08. The use of light fittings in the shot to provide a ‘lighting motivation’ is a trick of film making techniques that makes even the most dramatic lighting become believable. The carefully set barn doors on the key and back lights make the picture what it is. Owning a spotlight is not enough. Just like owning a great camera, knowing how to use it is vital. In workshops like this I unravel the intricate process of setting lights artistically rather than just illuminating the scene with spotlights. Once shown how, delegates are empowered to explore and make beautifully lit images. Nothing is quite as exciting to a photographer than being able to use light creatively.

09. Precariously positioned at the top of the ladder in high heals is our actress who embraces danger.

09. Our actress is precariously positioned at the top of the ladder in her high heels. Chloe-Jasmine is known for embracing danger. C-J is a tough gutsy girl just like the role she plays in our Film Noir workshops.

I chose to loosely base my interpretation of Film Noir on the 1930s through to the 60s but I styled each shot in isolation. I therefore had the opportunity to neglect any degree of continuity. I gathered props using Ebay and other sources. I bought a 1932 Remington typewriter, a Bakelite phone, a Zorki 5 camera in Russian guise, fake money,  and various fashion accessories including pairs of glasses. I borrowed a genuine Italian Police issue Walther PPK hand gun for the shoot too.

10. The bedroom scene

10. The bedroom scene is lit with two small Arris. I used the Lovegrove Avenger boom arm extensively in order to keep the lighting stands out of shot.  Chloe-Jasmine wears a Black tulle shrug with collar by Lisa Keating. Lisa has been very influential in my latest round of picture styling. Her fun enthusiasm fuels my learning of fashion and the intricacies of making women look fabulous. In this shot I’ve keyed Chloe-Jasmine to create shadow under her cheek bone and to emphasise the gentle curve of her jaw line. Film Noir lighting has to be inch perfect to get the look.

11. When lit with a pool of softer light the Film Noir look is gone. This has overtones of 60s Hollywood when softer key lights became more prevelent.

11. When lit with a pool of softer light the Film Noir look is all but gone. This picture has overtones of 60s film making when softer key lights became more prevalent.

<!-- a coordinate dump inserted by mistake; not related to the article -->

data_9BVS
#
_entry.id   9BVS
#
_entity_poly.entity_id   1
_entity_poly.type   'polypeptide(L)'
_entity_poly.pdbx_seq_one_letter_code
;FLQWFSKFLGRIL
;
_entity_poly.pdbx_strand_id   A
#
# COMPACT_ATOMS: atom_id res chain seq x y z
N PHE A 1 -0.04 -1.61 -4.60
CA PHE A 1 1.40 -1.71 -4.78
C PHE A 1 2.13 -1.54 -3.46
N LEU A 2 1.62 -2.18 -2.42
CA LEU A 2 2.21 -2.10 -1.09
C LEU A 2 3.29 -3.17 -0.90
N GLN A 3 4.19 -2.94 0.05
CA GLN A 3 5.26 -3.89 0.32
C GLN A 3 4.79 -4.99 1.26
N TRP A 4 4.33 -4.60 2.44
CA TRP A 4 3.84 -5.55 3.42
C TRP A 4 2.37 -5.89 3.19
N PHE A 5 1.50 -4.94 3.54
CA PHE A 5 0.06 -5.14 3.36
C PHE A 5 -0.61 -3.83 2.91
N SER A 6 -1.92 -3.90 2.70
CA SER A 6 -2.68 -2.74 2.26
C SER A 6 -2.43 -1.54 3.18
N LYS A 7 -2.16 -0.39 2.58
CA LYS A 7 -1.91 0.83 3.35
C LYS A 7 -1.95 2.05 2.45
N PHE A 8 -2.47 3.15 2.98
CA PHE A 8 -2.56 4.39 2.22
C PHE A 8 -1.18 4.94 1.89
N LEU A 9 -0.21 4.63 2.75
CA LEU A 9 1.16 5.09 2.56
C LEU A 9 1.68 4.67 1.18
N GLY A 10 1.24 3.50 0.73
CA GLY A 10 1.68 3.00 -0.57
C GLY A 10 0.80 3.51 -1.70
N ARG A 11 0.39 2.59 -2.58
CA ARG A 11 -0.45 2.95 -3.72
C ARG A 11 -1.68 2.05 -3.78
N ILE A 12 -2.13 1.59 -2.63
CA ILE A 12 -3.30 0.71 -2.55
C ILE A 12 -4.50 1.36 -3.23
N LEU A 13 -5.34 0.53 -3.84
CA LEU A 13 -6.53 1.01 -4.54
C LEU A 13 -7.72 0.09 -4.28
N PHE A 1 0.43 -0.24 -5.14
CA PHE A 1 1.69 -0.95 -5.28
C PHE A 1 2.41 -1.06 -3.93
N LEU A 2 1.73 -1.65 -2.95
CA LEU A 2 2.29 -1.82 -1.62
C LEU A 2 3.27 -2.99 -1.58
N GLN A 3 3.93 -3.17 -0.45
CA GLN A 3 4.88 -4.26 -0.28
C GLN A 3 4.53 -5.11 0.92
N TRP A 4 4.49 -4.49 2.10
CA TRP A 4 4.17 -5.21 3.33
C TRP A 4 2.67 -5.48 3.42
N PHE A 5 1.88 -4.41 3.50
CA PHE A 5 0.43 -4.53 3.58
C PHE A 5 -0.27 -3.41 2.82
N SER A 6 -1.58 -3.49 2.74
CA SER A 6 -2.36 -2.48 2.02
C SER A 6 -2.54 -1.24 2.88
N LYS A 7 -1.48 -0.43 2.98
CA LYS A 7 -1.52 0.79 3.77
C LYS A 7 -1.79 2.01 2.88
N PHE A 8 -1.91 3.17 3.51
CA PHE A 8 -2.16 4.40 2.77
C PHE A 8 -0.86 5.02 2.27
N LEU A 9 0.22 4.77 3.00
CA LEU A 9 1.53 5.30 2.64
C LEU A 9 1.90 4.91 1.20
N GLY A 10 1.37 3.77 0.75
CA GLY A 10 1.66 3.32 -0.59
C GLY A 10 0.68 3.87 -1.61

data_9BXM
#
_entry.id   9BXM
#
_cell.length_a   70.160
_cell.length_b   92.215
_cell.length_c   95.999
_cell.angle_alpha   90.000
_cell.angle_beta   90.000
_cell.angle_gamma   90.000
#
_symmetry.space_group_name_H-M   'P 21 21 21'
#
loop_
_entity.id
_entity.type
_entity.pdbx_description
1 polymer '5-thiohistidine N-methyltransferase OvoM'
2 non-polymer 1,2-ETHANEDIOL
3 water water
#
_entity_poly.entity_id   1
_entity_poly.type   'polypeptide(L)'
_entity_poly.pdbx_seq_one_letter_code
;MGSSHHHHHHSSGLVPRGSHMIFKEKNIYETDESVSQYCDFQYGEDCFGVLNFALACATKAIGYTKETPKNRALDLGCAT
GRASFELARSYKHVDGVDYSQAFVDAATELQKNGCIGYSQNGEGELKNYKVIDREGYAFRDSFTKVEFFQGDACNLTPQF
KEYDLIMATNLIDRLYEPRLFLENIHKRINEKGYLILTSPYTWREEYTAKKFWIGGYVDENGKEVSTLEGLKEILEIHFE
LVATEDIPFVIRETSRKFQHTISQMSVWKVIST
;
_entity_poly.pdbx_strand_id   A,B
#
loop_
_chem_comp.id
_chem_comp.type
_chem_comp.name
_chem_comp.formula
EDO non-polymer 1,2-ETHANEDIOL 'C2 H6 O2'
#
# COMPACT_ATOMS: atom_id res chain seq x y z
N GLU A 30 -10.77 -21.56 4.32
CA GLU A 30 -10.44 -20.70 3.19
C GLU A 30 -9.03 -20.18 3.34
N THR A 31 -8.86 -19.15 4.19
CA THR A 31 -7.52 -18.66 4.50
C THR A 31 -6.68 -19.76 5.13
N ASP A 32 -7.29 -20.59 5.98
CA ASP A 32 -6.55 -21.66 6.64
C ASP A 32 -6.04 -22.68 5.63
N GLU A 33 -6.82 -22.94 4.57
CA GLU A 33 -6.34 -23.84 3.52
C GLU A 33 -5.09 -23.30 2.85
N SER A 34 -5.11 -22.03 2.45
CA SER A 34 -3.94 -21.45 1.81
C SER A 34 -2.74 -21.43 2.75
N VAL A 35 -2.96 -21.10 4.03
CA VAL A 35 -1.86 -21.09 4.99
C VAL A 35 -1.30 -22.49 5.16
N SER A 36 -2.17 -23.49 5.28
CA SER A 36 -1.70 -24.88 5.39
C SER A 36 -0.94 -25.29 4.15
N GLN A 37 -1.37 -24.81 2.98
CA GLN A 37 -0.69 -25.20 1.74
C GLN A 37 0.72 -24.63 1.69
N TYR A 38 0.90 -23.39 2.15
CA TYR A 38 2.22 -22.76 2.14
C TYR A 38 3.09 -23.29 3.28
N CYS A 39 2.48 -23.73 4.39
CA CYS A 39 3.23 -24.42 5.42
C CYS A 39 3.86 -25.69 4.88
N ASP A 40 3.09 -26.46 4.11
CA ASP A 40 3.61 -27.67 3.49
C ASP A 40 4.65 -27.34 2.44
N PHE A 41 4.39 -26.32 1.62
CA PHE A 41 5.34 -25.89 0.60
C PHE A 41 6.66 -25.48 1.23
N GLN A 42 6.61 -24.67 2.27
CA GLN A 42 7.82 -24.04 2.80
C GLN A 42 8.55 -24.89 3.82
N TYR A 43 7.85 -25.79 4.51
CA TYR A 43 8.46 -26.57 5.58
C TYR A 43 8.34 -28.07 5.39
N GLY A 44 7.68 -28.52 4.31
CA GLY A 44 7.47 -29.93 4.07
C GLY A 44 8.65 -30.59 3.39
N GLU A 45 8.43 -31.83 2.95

12. Money is at the root of all evil. Or so they say.

12. Money is at the root of all evil. Or so they say. I lit C-J with a Lupolux Quad 1500 with it’s optional honeycomb grid attachment fitted. Where the light doesn’t fall is ultimately more important than where it does fall. The fall off of light is at the heart of Film Noir.

13. Just two lights were used to illuminate this scene in the library.

13. Just two lights were used to illuminate this classic Film Noir scene in the library.

What commercial value is there in ‘Film Noir’? I hear you ask. Well, I think every country house hotel murder mystery event should have a Film Noir event photographer with three or four pre rigged set ups. With a careful choice of props the images taken will make beautiful portraits perhaps replacing the now fading pin up genre. Continuous light is the future and photographers and videographers alike are in heaven with fresnel spotlights at the heart of their systems.

14. This shot features my Remington typewriter the PPK hand gun and the Bakerlite phone

14. This shot features my Remington typewriter, the Walther PPK hand gun and the Bakerlite phone from Ebay. The exposure was set by the roaring fire. The lighting was then set to correctly expose Chloe-Jasmine in situ. I used an Arri 150 as her key light and the 100w Lowel iD light as her back light. You can see the halation from the Black Pro Mist filter on the sequins on Chloe-Jasmine’s dress. At a 100% view the Tiffen filter exhibits a real analogue look. Black Pro Mists maintain the absolute sharpness but scatter a tiny proportion of the image light in a similar way to the base layer on film emulsions.